Air travel is already stressful enough, but one terrified woman had to endure a red-eye flight from New York City to Cincinnati while sitting next to a creepy doll named Barbara. Sara Novic of Brooklyn documented the bizarre experience in its entirety on her Twitter page, where she revealed that Barbara’s owner had purchased the life-sized baby doll its own ticket.
“Good news: no person in the middle seat next to me. Bad news: terrifying baby doll that belongs to the man in the window seat next to me,” Novic, a writer, tweeted. The unidentified man had decided, for whatever reason, that Barbara needed her very own seat, causing panic among a number of airline employees.
“Apparently the TSA was frantically trying to match the name and birthrate he provided UNTIL THEY REALIZED...” Novic wrote, adding: “The flight attendant is trying to explain to him why he shouldn't put the doll's name on the ticket next time he buys her one.”
Upon inquiring, Novic learned that the unidentified man was heading to Cincinnati in order to visit Ark Encounter, a replica of Noah’s Ark that was built in Williamstown, Kentucky. Neither the man nor Barbara care enough about the controversy surrounding the Biblical attraction to cancel their journey, apparently.
The story of Barbara has sparked the imagination of Twitter users across the globe, many of whom have made her owner into an object of ridicule. It may come as a surprise, then, that a growing number of men and women have turned to inanimate dolls as the object of their affection; in many cases, the love that these people demonstrate for their plastic partners is surprisingly genuine.
“Doll” is a word with a very specific set of connotations. Only girls play with dolls, societal norms dictate, and only while they’re of a certain age. However, one company has found for itself a lucrative niche that involves stretching the definition of the word.
This is a Realdoll. Realdolls have been around since 1996, first introduced by creator Matt McMullen of Abyss Creations, and they are still in production today. In this decade alone, more than 4,000 Realdolls, each costing upwards of $5,500, have been purchased by customers from around the world. Each Realdoll is catered specifically to its owner, who has the option to customize every aspect of his or her purchase – right down to the exact amount of pubic hair.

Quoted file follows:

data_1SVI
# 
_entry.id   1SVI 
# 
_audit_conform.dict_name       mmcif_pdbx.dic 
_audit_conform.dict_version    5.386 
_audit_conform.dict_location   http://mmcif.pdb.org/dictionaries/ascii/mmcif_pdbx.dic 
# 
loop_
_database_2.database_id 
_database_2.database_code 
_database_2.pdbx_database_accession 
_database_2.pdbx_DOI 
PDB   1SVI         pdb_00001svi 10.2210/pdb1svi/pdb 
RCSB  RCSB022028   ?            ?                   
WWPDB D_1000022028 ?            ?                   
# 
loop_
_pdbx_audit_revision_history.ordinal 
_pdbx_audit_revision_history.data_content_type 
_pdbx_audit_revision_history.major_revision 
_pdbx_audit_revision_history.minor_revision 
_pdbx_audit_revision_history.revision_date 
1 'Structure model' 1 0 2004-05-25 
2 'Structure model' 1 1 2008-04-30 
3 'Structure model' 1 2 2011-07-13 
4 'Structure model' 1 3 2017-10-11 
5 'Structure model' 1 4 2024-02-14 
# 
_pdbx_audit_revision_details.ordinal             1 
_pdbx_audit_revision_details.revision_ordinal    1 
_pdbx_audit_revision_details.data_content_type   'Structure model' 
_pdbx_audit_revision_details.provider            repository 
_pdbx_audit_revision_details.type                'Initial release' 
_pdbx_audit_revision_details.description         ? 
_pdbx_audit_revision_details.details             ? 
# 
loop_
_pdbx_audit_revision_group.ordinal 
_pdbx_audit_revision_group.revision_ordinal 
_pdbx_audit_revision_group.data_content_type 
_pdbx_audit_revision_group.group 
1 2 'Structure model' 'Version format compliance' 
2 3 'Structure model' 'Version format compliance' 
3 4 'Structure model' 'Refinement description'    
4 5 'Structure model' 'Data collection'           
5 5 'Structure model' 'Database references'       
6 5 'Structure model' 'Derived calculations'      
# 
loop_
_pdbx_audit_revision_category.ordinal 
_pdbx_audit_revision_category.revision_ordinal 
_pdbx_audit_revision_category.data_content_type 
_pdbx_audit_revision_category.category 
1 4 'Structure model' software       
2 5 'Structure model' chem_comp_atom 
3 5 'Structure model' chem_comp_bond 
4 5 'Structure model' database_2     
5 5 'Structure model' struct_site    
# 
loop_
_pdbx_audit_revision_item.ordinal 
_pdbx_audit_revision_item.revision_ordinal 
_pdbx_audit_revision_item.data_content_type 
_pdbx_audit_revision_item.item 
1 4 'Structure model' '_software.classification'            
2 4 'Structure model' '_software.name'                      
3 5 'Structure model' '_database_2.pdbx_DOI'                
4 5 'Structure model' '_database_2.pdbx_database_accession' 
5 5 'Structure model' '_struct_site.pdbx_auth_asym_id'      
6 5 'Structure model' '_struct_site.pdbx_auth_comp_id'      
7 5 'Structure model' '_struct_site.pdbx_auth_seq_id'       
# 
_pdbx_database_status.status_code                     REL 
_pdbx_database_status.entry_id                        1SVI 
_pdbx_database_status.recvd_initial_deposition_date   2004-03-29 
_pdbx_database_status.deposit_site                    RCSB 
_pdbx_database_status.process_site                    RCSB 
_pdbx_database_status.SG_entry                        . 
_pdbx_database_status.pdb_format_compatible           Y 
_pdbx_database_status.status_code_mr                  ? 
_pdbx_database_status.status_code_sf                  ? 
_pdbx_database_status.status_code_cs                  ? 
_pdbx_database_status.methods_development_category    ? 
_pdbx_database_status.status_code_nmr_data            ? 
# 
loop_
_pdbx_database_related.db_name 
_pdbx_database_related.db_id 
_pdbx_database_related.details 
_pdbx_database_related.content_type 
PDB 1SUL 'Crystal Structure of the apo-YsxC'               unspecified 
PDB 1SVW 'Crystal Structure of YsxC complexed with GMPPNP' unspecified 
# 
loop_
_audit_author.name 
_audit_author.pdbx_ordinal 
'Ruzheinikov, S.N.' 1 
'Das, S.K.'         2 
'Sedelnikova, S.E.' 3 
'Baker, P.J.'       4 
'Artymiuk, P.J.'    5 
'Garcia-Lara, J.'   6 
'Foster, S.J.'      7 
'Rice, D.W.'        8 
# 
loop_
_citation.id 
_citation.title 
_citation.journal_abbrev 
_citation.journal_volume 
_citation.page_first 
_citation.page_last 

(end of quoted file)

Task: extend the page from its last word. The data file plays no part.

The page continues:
Lifelike as they look on the surface, Realdolls fail to emulate a crucial aspect of being alive – they don’t move. At all. Their owners are free to pose them however they so choose, but that is the pose that the Realdoll will maintain until it is moved again. Thanks to the miracles of modern technology, this will soon change. McMullen unveiled plans to embed artificial intelligence-powered mechanisms within each Realdoll’s head, allowing them to become “fun and engaging,” at least as much is currently possible given the state of AI.
Let’s imagine a future, then, where robotic sex dolls have advanced to the point where an inanimate sex partner is virtually indistinguishable from a living one. What does that mean for the future of mankind? One dire prediction is that people will eventually stop having sex with other people, leading to a drastic decline in birth rates across the globe. It makes sense: we humans are a complicated bunch. Sex is a biological function with uncontrollable instinctual components, yet we surround it with a wall of stigmas. Why wouldn’t a sex-starved human just purchase a sex robot and never have to worry about hitting the clubs ever again?
The answer, trite as it may sound, is love. A hyper-advanced sex robot might be able to fulfill everyone’s fantasies in the bedroom, but no one is ever going to take that same sex robot home to meet their parents. Nobody is going to choose cuddling with a heap of silicone over a living, breathing human being with a heart and soul. No matter how close an artificial intelligence might eventually come to reproducing consciousness and the human experience, humans will (hopefully) always come out ahead when it comes to providing companionship.
This is not to say that robots cannot or should not help fill the void in humans that can exist in the absence of interpersonal connections. Robots have been used to great success as a therapeutic tool, since they are endlessly patient and can be programmed to notice their users’ needs. Bots can also help humans gain the confidence they need to ask out their crush by providing a consequence-free way to test their flirting skills.
Perhaps the secret to the harmonious coexistence of man and robot is to leverage the strengths of both. Robots can be created to fulfill needs that humans used to fulfill, but they can also be designed to augment our abilities. Instead of fearing a future where mankind dwindles to nothingness thanks to irresistible sex robots, maybe it’s time to embrace our cybernetic alternatives. After all, if the robots do rise up and take over one day, we will be thankful we treated them right.